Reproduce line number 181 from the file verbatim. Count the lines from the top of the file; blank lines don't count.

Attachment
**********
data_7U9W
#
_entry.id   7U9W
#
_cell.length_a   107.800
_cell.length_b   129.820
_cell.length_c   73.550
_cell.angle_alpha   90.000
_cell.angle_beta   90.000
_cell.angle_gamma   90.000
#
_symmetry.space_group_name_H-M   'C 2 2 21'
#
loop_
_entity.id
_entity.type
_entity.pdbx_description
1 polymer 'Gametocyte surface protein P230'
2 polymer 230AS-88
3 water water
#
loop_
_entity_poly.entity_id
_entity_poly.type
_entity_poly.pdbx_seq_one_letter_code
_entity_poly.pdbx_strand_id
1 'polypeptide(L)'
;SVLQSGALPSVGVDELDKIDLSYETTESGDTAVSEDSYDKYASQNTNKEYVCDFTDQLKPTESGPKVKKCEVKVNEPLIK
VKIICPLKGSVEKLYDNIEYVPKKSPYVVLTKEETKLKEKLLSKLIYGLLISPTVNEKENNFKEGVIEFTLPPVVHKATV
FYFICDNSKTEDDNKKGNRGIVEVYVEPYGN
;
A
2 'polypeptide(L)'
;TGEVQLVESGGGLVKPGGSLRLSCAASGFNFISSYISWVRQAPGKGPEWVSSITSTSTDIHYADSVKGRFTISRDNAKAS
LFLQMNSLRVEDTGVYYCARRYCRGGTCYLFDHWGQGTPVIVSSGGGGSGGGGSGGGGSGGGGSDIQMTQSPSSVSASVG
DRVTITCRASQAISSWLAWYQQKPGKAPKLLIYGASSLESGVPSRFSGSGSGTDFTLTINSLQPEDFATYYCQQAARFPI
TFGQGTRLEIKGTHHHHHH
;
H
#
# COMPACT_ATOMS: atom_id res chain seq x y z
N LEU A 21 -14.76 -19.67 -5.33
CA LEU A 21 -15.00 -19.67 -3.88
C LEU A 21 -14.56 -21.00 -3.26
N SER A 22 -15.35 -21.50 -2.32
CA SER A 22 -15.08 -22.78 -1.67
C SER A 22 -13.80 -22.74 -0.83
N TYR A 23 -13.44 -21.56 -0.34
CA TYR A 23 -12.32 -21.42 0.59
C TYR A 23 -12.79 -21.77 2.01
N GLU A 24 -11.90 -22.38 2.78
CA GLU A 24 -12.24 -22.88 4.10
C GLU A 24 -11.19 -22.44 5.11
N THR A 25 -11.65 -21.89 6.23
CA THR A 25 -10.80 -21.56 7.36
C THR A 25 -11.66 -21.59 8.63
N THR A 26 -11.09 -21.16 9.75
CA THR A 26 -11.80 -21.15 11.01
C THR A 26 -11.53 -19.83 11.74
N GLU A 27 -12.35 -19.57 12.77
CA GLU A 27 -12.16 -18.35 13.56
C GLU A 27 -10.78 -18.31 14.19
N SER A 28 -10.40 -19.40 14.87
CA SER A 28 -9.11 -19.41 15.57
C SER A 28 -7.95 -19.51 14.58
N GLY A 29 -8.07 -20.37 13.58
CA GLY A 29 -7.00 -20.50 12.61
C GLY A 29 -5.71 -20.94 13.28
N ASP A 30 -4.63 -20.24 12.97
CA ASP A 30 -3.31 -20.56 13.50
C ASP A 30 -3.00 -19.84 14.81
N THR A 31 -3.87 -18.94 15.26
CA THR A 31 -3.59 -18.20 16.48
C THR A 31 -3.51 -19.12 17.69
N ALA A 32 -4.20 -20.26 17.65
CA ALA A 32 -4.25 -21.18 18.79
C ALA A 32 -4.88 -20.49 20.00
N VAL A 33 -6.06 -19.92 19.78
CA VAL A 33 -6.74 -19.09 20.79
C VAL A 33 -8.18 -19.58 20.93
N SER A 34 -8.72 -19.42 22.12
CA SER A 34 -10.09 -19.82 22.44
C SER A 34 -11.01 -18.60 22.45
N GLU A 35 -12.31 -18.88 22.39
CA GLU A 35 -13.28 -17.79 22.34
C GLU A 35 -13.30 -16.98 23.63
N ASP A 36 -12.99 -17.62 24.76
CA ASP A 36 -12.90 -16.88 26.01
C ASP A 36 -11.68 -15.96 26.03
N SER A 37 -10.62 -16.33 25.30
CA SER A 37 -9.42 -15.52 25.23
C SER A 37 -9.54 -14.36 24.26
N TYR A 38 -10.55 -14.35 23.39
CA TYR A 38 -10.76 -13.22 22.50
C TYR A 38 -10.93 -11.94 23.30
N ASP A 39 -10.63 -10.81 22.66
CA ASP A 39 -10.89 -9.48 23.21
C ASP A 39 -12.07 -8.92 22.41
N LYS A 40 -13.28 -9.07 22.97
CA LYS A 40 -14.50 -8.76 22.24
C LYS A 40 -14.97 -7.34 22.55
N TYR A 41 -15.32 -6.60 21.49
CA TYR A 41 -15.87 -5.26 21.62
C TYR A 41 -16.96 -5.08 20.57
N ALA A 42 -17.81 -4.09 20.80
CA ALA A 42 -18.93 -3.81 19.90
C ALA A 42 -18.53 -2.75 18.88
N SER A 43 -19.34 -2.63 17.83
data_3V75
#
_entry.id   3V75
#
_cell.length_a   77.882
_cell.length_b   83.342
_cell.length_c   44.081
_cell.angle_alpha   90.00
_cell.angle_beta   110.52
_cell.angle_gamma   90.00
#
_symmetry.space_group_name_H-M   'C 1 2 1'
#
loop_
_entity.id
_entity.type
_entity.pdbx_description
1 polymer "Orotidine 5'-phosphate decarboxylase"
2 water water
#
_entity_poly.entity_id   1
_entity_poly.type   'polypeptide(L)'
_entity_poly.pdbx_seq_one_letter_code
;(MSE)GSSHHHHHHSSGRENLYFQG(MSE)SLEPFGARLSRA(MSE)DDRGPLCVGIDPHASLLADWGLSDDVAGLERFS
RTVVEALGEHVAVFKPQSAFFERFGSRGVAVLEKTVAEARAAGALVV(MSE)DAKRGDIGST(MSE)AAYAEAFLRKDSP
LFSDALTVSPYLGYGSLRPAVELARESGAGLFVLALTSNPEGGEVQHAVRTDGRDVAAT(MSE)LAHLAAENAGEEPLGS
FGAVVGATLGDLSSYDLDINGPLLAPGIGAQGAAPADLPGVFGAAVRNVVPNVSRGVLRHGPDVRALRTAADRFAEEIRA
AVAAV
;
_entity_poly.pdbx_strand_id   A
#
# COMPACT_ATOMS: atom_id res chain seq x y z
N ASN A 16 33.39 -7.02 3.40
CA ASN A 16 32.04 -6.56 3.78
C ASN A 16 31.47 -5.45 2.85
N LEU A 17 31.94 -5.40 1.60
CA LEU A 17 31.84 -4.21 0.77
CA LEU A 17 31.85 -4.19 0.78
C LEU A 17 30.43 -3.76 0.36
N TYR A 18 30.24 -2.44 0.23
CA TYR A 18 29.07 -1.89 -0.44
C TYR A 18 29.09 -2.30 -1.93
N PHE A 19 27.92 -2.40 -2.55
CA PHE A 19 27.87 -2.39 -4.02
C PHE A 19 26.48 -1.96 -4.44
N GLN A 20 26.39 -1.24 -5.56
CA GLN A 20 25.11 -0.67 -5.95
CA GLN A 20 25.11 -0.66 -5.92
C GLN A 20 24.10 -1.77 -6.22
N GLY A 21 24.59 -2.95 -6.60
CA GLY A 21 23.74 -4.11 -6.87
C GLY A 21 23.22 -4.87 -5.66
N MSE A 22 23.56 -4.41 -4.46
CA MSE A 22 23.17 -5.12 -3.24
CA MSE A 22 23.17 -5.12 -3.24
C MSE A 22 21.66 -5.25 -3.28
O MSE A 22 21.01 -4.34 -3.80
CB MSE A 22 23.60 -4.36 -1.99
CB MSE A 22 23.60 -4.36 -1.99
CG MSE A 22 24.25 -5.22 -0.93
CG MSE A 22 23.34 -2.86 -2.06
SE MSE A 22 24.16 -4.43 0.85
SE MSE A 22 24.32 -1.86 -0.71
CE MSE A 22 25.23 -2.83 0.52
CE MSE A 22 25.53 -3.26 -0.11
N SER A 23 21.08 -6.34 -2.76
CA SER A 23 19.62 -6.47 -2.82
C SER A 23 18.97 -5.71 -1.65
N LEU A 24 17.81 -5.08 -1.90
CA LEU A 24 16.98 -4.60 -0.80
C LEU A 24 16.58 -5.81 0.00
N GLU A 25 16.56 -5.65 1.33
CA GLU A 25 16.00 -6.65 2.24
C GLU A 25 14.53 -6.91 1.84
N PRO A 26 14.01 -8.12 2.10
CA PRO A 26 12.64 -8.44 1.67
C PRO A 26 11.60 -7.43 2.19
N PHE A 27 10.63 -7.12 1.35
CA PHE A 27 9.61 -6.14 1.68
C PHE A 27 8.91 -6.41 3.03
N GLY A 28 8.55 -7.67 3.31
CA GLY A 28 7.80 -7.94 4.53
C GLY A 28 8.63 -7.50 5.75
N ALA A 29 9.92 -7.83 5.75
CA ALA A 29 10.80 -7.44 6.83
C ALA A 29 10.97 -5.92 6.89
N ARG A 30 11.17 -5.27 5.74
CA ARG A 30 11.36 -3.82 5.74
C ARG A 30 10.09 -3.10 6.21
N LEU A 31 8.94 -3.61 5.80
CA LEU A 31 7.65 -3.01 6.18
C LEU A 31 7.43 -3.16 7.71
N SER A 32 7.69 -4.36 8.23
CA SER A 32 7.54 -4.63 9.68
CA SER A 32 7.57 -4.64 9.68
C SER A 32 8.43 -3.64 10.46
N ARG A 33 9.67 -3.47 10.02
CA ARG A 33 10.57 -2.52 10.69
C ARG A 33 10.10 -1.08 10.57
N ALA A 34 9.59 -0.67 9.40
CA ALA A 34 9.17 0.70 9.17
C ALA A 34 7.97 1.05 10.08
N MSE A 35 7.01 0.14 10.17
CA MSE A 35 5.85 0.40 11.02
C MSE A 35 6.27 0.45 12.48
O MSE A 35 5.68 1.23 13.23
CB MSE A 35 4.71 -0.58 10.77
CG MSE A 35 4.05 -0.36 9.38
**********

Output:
CA GLU A 25 16.00 -6.65 2.24